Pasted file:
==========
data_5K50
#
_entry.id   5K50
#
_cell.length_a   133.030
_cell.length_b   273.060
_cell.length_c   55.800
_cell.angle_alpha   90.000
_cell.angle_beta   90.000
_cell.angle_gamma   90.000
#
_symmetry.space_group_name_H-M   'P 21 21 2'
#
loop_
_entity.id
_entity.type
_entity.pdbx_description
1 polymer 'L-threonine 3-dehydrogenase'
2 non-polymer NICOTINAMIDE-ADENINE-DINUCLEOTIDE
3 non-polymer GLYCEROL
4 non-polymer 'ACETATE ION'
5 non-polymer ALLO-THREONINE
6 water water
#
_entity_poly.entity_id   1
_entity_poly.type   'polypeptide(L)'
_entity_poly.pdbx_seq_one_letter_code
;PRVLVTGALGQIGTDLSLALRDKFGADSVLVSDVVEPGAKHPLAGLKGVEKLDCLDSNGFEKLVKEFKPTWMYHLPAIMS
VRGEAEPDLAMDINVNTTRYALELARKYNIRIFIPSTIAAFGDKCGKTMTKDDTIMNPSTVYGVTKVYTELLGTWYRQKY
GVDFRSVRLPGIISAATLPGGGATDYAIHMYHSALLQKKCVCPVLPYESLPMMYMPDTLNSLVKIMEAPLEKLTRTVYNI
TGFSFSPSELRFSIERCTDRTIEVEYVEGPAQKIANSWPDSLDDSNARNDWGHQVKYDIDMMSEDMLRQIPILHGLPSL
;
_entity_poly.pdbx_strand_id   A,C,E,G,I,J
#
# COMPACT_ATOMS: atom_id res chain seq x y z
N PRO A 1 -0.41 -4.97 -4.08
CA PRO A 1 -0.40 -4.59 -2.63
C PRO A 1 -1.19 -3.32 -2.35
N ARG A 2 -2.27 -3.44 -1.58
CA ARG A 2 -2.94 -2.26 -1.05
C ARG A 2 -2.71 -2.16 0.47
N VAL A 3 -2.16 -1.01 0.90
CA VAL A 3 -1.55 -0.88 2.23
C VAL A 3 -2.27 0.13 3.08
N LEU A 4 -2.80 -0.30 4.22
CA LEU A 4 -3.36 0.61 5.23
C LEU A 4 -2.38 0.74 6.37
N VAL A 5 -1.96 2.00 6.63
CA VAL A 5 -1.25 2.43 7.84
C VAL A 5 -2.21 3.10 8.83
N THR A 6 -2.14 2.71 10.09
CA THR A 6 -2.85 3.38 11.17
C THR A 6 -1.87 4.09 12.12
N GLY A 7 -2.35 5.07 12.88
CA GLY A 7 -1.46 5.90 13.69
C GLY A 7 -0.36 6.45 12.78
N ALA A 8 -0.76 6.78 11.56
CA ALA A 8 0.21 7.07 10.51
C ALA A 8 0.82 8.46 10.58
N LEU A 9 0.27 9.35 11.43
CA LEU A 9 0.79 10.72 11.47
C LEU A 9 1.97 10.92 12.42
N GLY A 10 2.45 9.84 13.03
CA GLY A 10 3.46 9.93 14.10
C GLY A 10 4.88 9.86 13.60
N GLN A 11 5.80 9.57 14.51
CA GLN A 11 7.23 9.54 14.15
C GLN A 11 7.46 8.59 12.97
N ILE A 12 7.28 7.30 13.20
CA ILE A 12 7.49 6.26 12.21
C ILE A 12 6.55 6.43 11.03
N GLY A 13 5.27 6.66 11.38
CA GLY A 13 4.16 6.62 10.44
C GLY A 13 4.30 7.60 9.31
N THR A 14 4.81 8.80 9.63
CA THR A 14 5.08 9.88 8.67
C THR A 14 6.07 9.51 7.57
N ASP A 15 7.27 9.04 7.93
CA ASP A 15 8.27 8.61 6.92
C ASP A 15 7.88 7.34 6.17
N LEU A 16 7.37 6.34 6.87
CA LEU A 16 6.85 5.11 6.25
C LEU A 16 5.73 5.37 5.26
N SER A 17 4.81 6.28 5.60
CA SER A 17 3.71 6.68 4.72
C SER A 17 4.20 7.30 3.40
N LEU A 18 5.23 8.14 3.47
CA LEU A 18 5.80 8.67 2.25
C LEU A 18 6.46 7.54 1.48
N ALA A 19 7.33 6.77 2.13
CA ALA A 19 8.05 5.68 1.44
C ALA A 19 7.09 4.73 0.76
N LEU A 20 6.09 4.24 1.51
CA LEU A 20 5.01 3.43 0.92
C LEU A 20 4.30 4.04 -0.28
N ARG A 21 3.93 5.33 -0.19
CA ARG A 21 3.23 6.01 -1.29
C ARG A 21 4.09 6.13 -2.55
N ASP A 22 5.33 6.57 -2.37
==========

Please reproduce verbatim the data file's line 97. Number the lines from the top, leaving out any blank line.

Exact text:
CA ARG A 21 3.23 6.01 -1.29